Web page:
Researchers at the University of Florida have developed a method that can in a week process human waste to produce 290 litres of methane per crew per day.
The process can also produce about 750 litres of non-potable water annually.
Using electrolysis, the water can then be split into hydrogen and oxygen. The astronauts can breathe in the oxygen and the exhaled carbon dioxide and hydrogen can be converted back to methane and water.
The process led to the creation of an anaerobic digester which kills pathogens in the human waste and produces biogas -- a mixture of methane and carbon dioxide by breaking down organic matter in waste.
Nasa had supplied the UF scientists with a package of chemically produced human waste which included simulated food waste, towels, wash cloths, clothing and packaging materials.
The team ran laboratory tests to find out how much methane could be produced from the waste and how quickly.
The study was published in the journal Advances in Space Research.
The methane could be used to fuel the rocket, say the team while in earth-bound applications, it can be used for heating, electricity generation or transportation.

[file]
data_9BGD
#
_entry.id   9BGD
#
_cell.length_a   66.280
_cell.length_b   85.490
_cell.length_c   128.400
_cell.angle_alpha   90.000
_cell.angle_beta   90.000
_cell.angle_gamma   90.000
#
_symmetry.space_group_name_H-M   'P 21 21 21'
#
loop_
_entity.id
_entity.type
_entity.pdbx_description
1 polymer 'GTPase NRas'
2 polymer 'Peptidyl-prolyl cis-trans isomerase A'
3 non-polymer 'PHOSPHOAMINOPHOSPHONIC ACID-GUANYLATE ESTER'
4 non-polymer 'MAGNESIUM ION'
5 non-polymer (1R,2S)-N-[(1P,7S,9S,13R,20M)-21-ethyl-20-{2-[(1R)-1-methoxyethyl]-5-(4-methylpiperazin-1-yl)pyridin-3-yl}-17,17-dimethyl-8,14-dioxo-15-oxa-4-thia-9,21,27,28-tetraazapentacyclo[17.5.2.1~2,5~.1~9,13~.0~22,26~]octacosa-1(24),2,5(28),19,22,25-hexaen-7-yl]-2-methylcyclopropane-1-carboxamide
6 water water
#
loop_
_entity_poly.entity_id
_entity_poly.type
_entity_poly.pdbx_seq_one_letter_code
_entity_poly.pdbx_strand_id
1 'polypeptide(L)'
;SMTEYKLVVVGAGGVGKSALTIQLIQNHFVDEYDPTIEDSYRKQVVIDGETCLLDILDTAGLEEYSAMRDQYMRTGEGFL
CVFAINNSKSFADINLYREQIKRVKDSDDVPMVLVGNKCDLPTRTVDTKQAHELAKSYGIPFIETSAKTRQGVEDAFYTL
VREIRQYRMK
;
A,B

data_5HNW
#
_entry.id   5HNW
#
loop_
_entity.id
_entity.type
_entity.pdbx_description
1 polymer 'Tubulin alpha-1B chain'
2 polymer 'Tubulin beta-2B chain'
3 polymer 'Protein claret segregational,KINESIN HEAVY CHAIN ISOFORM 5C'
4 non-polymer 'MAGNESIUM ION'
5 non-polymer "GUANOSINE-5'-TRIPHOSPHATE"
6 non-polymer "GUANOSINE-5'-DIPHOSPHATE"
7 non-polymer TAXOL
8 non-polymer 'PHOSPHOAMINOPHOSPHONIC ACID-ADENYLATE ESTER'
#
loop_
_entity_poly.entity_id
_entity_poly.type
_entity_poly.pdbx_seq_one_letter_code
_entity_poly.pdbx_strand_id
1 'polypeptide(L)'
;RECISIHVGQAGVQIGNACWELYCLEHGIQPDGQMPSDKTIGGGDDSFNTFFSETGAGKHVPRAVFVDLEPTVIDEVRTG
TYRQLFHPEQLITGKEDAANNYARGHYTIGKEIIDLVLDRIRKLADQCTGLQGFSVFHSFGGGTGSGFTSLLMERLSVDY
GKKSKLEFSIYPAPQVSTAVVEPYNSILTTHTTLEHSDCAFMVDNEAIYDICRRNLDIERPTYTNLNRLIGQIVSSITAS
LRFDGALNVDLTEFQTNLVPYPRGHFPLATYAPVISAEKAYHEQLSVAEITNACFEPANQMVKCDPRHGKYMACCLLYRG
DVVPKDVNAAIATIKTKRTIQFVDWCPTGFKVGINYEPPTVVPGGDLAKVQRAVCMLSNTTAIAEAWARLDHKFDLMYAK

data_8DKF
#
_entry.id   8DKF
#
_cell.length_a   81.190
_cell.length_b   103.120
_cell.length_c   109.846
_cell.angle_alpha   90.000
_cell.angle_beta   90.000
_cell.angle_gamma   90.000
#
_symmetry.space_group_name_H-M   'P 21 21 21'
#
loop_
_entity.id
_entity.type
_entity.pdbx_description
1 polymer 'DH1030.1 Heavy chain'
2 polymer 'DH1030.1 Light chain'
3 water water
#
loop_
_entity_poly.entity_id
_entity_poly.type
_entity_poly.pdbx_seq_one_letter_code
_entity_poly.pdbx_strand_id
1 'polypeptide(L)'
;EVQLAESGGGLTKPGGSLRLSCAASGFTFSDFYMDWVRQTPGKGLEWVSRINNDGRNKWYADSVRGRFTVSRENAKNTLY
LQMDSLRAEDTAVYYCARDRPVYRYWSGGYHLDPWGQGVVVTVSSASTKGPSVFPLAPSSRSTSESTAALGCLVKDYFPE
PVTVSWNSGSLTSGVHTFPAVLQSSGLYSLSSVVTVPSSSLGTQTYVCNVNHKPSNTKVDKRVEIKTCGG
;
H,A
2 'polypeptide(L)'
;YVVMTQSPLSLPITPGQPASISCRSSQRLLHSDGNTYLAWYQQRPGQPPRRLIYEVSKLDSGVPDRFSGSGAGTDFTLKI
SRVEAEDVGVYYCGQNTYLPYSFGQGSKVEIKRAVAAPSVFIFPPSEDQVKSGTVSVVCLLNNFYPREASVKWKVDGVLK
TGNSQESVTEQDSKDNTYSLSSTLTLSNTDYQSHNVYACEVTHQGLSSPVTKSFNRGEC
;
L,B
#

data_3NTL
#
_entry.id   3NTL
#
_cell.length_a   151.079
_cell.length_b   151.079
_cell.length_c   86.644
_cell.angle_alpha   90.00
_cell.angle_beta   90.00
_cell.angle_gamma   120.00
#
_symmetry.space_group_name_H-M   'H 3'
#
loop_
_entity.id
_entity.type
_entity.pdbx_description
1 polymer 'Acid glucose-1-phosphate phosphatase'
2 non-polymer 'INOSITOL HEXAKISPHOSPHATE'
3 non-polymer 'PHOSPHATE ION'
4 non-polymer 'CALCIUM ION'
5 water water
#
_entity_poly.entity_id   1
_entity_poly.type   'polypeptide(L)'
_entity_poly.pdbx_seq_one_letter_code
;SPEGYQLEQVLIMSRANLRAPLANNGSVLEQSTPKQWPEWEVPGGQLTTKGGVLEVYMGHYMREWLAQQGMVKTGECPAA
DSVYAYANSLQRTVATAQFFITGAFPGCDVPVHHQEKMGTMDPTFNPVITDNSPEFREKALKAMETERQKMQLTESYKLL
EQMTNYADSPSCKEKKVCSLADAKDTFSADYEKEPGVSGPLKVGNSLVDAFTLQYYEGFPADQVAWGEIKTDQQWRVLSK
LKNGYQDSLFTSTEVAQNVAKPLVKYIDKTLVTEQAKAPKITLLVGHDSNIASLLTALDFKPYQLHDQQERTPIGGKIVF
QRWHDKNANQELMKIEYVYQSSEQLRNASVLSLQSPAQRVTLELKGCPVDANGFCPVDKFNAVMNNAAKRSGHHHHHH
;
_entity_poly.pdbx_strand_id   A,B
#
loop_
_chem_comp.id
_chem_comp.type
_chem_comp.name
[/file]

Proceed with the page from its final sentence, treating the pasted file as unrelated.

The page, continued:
Usually, Nasa stores human waste in containers loaded into space cargo vehicles that burn as they pass back through the Earth's atmosphere. But in long-term space missions it would be impractical to carry huge amounts of waste to be burnt in the earth's atmosphere.
A manned Mars mission is planned as early as 2021.
Natural and engineered organisms have been considered earlier too to convert waste into fuel.
More down to earth applications include the recently introduced A4 Bio-bus service from Bristol to Bath in the United Kingdom. It runs on human and food waste and produces 30% lesser emissions than its 'cleaner' versions.
One person's annual waste can power the bus for more than 50 km.